Monday, June 20, 2016

Glucosamine and Healing Part Two

Glucosamine and Healing Part Two
In my previous blog, I discussed what Glucosamine is. I explained the effects of Glucosamine use on Osteoarthritis, and enhanced healing of cartilaginous injuries. In this blog I will be discussing how Glucosamine affects tissue regeneration and wound healing.

Enhanced Tissue Regeneration and Wound Healing
Immediately after an injury the process of wound repair and tissue regeneration begin by the release of different growth factors.  GA is shown to stimulate matrix formation, increasing inflammatory responses, and enhancing hyaluronic acid (HA) for better wound healing.1 HA is synthesized quickly by fibroblasts in the early stages of wound healing; it also promotes the migration and proliferation of mesenchymal and epithelial cells.2 In study number one thirty-six rats were divided into three groups; the control group, the glucosamine group, and a group treated with the vehicle gel. A 1cm circular wound was created on the posterior surface of the neck. Each rat was treated once a day for fifteen days. At the end of the fifteen days the wounds that were treated with the GA had a rate of wound closure, numerical density of the fibroblasts, volume density of collagen bundles, and volume and length density of the vessels was significantly higher than the other two groups. From this study it can be concluded that GA enhances wound closure rate, fibroblast proliferation, collagen synthesis and proliferation of hair follicles in contrast with the base and control group.1 It is also shown that GA by oral intake may prove to be useful not only in wounds but also in the management of cutaneous or gastrointestinal ulcers.2 In the second study a patient had recently had a surgery that included an average sized surgical wound. When the patient returned to see his surgeon the surgeon was amazed at how fast the incision was healing, the surgeon stated that the wound was “four weeks ahead of schedule”. The surgeon and the patient concluded that the advanced healing must be contributed by the daily intake of GA.2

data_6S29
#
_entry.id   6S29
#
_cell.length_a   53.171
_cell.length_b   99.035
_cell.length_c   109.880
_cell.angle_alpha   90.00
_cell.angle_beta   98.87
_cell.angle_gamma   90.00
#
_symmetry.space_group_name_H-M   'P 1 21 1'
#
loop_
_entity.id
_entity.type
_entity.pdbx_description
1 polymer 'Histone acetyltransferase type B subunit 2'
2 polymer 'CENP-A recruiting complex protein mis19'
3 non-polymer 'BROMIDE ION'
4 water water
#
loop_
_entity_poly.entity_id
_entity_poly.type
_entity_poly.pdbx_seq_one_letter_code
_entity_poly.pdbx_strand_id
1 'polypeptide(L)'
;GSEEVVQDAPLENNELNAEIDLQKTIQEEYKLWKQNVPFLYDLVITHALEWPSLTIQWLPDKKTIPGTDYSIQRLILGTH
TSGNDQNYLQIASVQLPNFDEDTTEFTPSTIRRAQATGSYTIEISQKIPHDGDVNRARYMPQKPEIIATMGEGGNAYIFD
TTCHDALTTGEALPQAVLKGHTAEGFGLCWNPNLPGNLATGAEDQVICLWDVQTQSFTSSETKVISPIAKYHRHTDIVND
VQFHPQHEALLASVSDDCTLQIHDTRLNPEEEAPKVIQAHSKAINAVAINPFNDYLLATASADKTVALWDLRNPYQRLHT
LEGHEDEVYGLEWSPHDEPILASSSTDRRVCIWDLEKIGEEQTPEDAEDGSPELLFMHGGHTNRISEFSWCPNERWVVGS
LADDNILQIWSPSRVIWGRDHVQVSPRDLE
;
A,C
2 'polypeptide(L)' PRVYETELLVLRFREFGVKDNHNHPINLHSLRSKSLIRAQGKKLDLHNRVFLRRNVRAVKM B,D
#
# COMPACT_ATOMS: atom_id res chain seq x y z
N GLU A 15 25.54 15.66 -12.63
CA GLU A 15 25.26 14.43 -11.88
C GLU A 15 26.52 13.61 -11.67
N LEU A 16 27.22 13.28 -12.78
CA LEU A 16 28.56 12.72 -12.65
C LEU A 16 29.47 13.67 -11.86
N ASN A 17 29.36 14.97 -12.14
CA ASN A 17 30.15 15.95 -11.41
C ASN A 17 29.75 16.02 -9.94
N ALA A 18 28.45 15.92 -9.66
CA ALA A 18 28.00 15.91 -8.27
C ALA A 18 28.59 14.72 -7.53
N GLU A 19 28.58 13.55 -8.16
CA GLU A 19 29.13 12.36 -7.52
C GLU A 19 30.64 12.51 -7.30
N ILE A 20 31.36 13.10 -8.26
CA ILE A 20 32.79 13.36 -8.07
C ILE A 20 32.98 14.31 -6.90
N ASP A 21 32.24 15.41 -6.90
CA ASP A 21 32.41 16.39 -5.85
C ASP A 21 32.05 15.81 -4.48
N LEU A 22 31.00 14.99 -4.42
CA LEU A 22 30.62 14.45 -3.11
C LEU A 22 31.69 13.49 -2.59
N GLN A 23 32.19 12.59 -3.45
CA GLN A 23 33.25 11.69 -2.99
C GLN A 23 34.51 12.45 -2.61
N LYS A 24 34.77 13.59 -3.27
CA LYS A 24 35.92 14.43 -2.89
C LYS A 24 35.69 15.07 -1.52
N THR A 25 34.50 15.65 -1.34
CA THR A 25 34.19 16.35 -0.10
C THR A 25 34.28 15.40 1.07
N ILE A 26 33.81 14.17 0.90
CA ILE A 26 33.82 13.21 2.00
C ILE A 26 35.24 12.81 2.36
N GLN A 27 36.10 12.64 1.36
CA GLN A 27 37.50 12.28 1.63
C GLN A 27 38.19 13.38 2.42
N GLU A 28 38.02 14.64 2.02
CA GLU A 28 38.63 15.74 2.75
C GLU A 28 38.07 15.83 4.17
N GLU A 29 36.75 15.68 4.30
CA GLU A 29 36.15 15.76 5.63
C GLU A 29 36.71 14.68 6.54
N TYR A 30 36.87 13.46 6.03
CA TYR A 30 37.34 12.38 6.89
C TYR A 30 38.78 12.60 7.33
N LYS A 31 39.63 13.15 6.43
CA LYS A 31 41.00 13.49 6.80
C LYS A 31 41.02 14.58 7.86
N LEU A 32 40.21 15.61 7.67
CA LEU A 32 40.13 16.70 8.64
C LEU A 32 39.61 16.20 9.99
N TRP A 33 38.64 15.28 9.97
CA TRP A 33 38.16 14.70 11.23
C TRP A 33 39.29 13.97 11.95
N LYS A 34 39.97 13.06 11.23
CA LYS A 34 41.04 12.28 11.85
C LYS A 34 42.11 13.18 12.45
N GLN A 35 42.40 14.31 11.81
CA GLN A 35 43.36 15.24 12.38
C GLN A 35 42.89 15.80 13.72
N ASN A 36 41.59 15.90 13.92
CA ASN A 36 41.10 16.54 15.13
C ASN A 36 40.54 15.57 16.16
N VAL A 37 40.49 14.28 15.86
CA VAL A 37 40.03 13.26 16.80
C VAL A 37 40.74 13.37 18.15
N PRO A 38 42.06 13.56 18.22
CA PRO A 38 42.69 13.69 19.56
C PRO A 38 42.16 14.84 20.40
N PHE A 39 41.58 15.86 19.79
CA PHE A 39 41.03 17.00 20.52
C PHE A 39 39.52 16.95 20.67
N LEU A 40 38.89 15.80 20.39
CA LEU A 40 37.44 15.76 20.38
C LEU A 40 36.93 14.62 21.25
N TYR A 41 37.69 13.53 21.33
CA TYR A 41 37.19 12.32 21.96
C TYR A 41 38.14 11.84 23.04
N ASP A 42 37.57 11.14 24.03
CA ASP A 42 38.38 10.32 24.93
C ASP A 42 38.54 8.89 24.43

After researching this topic, there are a couple things that can be concluded. The first thing is when GA is coupled with a strength training program it can be used to help reduce  cartilage oligomeric matrix protein. Without exercise it has been shown that taking a GA supplement daily did not have reduced symptoms or reduced progression of OA. The second conclusion is that orally administered GA facilitated healing of artificial created cartilage injuries in rabbits. The last thing is that GA has a healing effect on open wounds by increasing the production of hyaluronic acid; which promotes healing.

1Ashkani-Esfahani, S. (2012). Glucosamine Enhances Tissue Regeneration In The Process Of Wound Healing In Rats As Animal Model; A Stereological Study. Journal of Cytology & Histology, 3(4), 1-5.
2Mccarty, M. (1996). Glucosamine for wound healing. Medical Hypotheses, 47(4), 273-275.
3 Petersen, S., Saxne, T., Heinegard, D., Hansen, M., Holm, L., Koskinen, S., ... Kjaer, M. (2010). Glucosamine But Not Ibuprofen Alters Cartilage Turnover In Osteoarthritis Patients In Response To Physical Training1. Osteoarthritis and Cartilage, 18(1), 34-40.
4Petersen, S., Beyer, N., Hansen, M., Holm, L., Aagaard, P., Mackey, A., & Kjaer, M. (2011). Nonsteroidal Anti-Inflammatory Drug or Glucosamine Reduced Pain and Improved Muscle Strength With Resistance Training in a Randomized Controlled Trial of Knee Osteoarthritis Patients. Archives of Physical Medicine and Rehabilitation, 92, 1185-1193.
5Rozendaal, R., Uitterlinden, E., Van Osch, G., Garling, E., Willemsen, S., Ginai, A., ... Bierma-Zeinstra, S. (2009). Effect Of Glucosamine Sulphate On Joint Space Narrowing, Pain And Function In Patients With Hip Osteoarthritis; Subgroup Analyses Of A Randomized Controlled Trial. Osteoarthritis and Cartilage, 17, 427-432.
6Tamai, Y., Miyatake, K., Okamoto, Y., Takamori, Y., Sakamoto, H., & Minami, S. (2002). Enhanced healing of cartilaginous injuries by glucosamine hydrochloride. Carbohydrate Polymers, 48(4), 369-378. Retrieved November 7, 2014.

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